Never heard of Gus Visser and his Singing Duck (a stage act of the roaring '20s) or seen "The Killing of a Chinese Bookie," one of John Cassavetes's greatest achievements of the 1970s? Now's your chance.
One of video's greatest contributions is the way it puts film history at every viewer's fingertips. New releases reminding us of this include the Criterion Collection's boxed set of movies by the late Cassavetes, a founder of modern indie cinema, and the National Film Preservation Foundation's new package of items from film archives.
The biggest news about More Treasures From American Film Archives, 1894-1931 is that its 50 movies (including the one with Mr. Visser and his fowl) have never been on video before. The set is a sequel to the original "Treasures" collection, released on four DVDs in 2000. The new three-disc box (plus booklet) is a little lighter on legendary classics, but it's nothing short of astonishing in the variety of its fare.
This means there's something for literally every taste. Looking for family entertainment? See the first adaptation of "The Wonderful Wizard of Oz," a 13-minute version released in 1910. Interested in theater and dance? Check out the elegant adaptation of "Lady Windermere's Fan," directed by Ernst Lubitsch in 1925, and "The Flute of Krishna," choreographed by Martha Graham in 1926 and captured on film (with color tints) by Eastman Kodak Co. If you're a history buff, you can see images of the South shot in 1928 by Harlem Renaissance novelist Zora Neale Hurston, and documentary footage of luminaries from George Bernard Shaw to Thomas Alva Edison. More than 9-1/2 hours of film are accompanied by commentaries, new music scores, and more. If that's still not enough for you, don't overlook Kino International's superb "The Movies Begin," five discs of brilliantly compiled silent cinema with snappy program notes and excellent music.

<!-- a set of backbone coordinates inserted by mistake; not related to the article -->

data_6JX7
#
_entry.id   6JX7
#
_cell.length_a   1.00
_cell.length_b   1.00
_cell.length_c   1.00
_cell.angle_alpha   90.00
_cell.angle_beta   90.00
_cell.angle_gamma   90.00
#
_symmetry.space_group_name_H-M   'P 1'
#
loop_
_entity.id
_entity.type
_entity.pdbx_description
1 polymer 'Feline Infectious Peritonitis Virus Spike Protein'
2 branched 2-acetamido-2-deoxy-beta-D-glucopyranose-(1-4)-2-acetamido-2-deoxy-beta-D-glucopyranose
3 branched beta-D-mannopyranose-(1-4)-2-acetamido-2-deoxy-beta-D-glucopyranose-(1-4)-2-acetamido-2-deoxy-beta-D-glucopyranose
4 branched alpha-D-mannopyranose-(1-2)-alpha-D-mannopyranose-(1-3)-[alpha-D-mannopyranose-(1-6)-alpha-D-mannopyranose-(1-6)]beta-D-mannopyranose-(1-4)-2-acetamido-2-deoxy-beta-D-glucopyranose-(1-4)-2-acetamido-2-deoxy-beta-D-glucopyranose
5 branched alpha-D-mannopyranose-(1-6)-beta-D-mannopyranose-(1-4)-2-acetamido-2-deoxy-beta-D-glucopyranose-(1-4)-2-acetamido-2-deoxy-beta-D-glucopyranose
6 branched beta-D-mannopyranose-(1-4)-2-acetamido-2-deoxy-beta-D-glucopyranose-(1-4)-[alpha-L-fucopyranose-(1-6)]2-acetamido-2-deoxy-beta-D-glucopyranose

John Cassavetes: Five Films is a somewhat misleading title for Criterion's boxed set, since it contains far more.
Not that more is really needed. Providing the first video of "The Killing of a Chinese Bookie" at its full 135-minute length is a major public service by itself. But it's downright inspired to pair this with the tighter 108-minute version, which Cassavetes also regarded as a "director's cut."
Along with that 1976 production are four other films that Cassavetes financed with his actor's paycheck (he starred in such movies as "Rosemary's Baby" and "The Dirty Dozen") and directed with total creative control. These are the definitive video editions of the seminal "Faces," the sublime "A Woman Under the Influence," the harrowing "Opening Night," and the semi-improvised "Shadows," which started his filmmaking career in 1959.
The special value of Criterion's set is the encouragement it provides for moviegoers to reassess Cassavetes's unique artistry, which (except for "A Woman Under the Influence," his sole directorial hit) met with financial disaster at almost every turn.
I don't buy Criterion's promotional claim that Cassavetes now stands revealed as "an audience's director," because the challenges he deliberately poses for his viewers - mercurial shifts of feeling, out-of-the-blue plot twists, characters who are hard to understand because they don't understand themselves - are the opposite of the neatly tied, emotionally safe packages Hollywood has trained us to expect. His movies require the same degrees of attention, empathy, and compassion that Cassavetes himself put into them.
If you choose to meet that challenge, though, the rewards are as great as anything in modern cinema. This is an eight-disc set (with interviews and commentaries) that no movie lover should miss.